The motor control panel is shown at 126 with the compressor starters shown at 128 and 130. A differential pressure sensor and switch 132 is provided between the chilled water inlet 901 and outlet 902 to the evaporator to shut down the pumps if the evaporator becomes fouled. Flanged connections are provided for chilled water inlets 903 and 904 (from the combustion air inlet heat exchanger—not shown) to the chilled water pumps 110 and 112 respectively; the chilled water outlet 905 (to the combustion air inlet heat exchanger—not shown); condenser water inlets 906 and 907 (from the cooling water tower—not shown) to condenser water pumps 114 and 116 respectively; and condenser water outlet 908 (to the cooling water tower—not shown).

The whole skid-mounted unit is surrounded by a modular container 101 having two separate doorway entries 103 and 105. Such ancillary equipment as control valves, lighting and ventilation may be included but are not shown.

Also conspicuously shown are the redundancy of the pumps and compressors. The modular unit includes the ability to automatically switch from one to the other upon failure or shut down of the one operating.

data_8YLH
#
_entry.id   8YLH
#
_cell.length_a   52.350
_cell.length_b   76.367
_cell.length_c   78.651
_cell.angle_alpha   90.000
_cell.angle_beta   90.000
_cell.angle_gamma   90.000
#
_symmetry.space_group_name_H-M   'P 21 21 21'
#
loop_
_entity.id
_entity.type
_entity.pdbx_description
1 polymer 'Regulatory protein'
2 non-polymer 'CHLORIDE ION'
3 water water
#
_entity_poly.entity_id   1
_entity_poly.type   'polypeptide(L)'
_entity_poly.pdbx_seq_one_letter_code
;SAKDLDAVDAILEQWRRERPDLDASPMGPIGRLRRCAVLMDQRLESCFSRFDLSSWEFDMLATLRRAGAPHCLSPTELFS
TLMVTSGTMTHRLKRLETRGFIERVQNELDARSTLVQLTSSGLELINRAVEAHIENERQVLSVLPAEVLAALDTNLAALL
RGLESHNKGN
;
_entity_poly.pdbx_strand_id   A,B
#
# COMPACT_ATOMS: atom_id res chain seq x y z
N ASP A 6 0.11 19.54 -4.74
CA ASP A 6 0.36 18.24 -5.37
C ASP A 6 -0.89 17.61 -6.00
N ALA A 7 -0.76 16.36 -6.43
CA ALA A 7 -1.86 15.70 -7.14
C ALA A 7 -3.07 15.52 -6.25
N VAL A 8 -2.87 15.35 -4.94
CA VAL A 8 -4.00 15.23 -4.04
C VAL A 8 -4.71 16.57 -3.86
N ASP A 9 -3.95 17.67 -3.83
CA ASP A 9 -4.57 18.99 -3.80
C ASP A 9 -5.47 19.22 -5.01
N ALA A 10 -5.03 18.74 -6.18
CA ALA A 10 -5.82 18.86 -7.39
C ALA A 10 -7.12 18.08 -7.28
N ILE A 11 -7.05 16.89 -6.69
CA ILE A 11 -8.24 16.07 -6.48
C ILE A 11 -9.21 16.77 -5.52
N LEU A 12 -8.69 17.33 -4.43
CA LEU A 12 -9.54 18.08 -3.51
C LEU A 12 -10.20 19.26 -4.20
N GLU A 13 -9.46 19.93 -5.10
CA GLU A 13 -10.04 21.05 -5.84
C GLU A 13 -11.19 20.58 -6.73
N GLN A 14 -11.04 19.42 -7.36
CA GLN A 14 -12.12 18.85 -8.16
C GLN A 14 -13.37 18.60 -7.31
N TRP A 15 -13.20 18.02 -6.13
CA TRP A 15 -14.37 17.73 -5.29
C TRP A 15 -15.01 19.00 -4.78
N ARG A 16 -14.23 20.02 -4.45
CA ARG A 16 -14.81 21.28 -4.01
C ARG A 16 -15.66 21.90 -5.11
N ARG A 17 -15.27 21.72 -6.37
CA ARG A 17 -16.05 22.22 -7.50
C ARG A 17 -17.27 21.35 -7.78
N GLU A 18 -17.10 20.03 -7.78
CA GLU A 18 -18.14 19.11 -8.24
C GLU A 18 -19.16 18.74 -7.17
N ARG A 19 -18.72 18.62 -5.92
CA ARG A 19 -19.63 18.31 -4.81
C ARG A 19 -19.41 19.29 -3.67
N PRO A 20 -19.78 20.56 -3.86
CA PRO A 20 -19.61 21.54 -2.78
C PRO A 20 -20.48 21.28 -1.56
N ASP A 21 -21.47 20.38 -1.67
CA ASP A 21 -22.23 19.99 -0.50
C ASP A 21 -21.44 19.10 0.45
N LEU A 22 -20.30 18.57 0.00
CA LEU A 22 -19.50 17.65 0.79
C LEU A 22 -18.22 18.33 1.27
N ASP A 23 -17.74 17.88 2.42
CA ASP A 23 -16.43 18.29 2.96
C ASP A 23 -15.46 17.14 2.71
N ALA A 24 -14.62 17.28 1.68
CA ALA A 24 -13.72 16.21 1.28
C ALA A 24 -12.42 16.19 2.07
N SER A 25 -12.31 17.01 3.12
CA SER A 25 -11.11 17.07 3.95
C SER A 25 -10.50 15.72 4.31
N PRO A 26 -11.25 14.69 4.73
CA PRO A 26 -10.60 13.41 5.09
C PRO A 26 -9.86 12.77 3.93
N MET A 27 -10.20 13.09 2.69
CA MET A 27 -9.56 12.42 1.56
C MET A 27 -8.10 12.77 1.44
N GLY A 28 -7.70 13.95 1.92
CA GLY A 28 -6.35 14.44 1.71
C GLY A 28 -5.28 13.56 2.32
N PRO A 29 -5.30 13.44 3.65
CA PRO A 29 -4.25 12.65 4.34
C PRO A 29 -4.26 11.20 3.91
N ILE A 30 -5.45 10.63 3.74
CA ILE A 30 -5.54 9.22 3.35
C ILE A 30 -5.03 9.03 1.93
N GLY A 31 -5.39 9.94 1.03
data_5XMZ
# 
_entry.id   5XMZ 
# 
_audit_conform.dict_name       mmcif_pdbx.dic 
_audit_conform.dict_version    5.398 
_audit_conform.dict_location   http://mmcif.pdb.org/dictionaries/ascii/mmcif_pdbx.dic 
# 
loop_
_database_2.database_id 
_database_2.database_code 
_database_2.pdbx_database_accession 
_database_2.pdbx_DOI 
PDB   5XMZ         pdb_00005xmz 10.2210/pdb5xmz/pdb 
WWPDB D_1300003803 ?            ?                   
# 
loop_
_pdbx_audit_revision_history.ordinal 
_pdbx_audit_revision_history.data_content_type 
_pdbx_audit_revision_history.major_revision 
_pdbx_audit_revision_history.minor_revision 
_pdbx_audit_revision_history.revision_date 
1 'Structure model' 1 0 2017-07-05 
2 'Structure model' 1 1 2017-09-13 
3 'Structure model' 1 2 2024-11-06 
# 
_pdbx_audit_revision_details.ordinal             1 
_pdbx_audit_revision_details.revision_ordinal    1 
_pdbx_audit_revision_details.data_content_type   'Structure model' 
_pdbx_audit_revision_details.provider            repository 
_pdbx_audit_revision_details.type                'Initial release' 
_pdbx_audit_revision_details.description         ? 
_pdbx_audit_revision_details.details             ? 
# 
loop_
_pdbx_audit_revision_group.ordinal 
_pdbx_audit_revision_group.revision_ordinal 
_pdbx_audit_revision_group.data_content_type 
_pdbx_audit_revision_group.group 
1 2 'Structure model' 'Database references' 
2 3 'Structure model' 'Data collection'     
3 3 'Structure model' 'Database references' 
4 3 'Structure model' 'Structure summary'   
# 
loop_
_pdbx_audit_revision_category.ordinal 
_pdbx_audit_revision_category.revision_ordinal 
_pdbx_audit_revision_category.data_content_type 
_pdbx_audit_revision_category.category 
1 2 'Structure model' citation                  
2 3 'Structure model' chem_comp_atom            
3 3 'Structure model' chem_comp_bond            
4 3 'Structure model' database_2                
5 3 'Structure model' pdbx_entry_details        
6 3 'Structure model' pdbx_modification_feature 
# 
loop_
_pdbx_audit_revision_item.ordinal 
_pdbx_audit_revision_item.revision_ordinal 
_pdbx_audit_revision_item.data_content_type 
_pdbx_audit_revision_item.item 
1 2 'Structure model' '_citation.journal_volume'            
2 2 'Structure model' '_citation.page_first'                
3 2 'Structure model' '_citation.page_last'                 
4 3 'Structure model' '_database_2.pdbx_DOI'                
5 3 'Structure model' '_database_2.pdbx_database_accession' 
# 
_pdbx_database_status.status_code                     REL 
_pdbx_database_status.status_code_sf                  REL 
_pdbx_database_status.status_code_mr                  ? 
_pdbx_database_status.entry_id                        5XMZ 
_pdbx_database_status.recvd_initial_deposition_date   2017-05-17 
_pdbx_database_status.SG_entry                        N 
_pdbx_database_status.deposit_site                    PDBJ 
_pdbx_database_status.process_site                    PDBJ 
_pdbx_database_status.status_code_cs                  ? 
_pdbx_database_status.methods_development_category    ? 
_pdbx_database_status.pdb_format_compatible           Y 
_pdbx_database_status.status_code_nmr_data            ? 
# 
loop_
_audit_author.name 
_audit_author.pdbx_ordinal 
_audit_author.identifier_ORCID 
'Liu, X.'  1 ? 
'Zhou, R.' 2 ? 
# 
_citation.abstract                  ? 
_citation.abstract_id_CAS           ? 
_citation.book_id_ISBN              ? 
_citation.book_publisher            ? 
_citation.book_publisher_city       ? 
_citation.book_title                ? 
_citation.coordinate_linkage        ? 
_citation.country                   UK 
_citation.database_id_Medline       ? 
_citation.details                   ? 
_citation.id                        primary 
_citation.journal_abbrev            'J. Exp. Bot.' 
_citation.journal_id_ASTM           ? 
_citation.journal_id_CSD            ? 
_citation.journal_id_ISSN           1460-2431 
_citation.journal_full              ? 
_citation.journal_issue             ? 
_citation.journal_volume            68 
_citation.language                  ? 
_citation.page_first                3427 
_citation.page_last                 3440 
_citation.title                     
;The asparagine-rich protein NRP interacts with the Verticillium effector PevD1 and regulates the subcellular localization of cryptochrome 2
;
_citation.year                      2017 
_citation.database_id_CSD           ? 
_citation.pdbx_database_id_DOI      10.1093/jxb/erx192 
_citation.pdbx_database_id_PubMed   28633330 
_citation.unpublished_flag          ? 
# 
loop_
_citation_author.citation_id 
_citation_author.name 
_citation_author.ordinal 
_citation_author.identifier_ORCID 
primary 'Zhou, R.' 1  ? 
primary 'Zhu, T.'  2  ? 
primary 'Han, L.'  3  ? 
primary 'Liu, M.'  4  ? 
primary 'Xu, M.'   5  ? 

Referring now to FIG. 3, a flow diagram of the combustion gas turbine inlet air cooling process utilizing the present invention is shown. The process begins with heat being removed from the combustion gas turbine 26 inlet air through the fin tube heat exchanger 31 (commonly called the inlet chilling coils). This heat is transferred from the inlet chilling coils 31 to the chilling fluid and is carried to the chilling process through the liquid return line 38 where it enters the operating chilled liquid pump 110 or 112, noting that one pump is 100% stand-by. An isolation valve 10 is provided to facilitate pump service. The fluid is pumped through vibration isolator 6, check valve 15, balancing/isolation valve 10′, and into the basic liquid chilling unit heat exchanger section 122 (evaporator) where heat is removed by indirect contact with evaporating refrigerant. The refrigerant is compressed in either of compressor 118 or 120 and then condensed in condenser 124 where the heat is removed by condenser water which in turn is cooled in the cooling tower 29 through an evaporative process (adiabatic) thereby reducing the condenser water temperature to acceptable levels and which is returned to the condenser through the condenser water supply line 30 a, entering the operating condenser water pump 114 or 116, noting that one pump is 100% stand-by, through a shut-off/isolation valve 9. The condenser is then circulated through the condenser 125 again in a continuous process of heat rejection. Likewise the chilled liquid is recirculated to the inlet chilling coils 31 via line 28.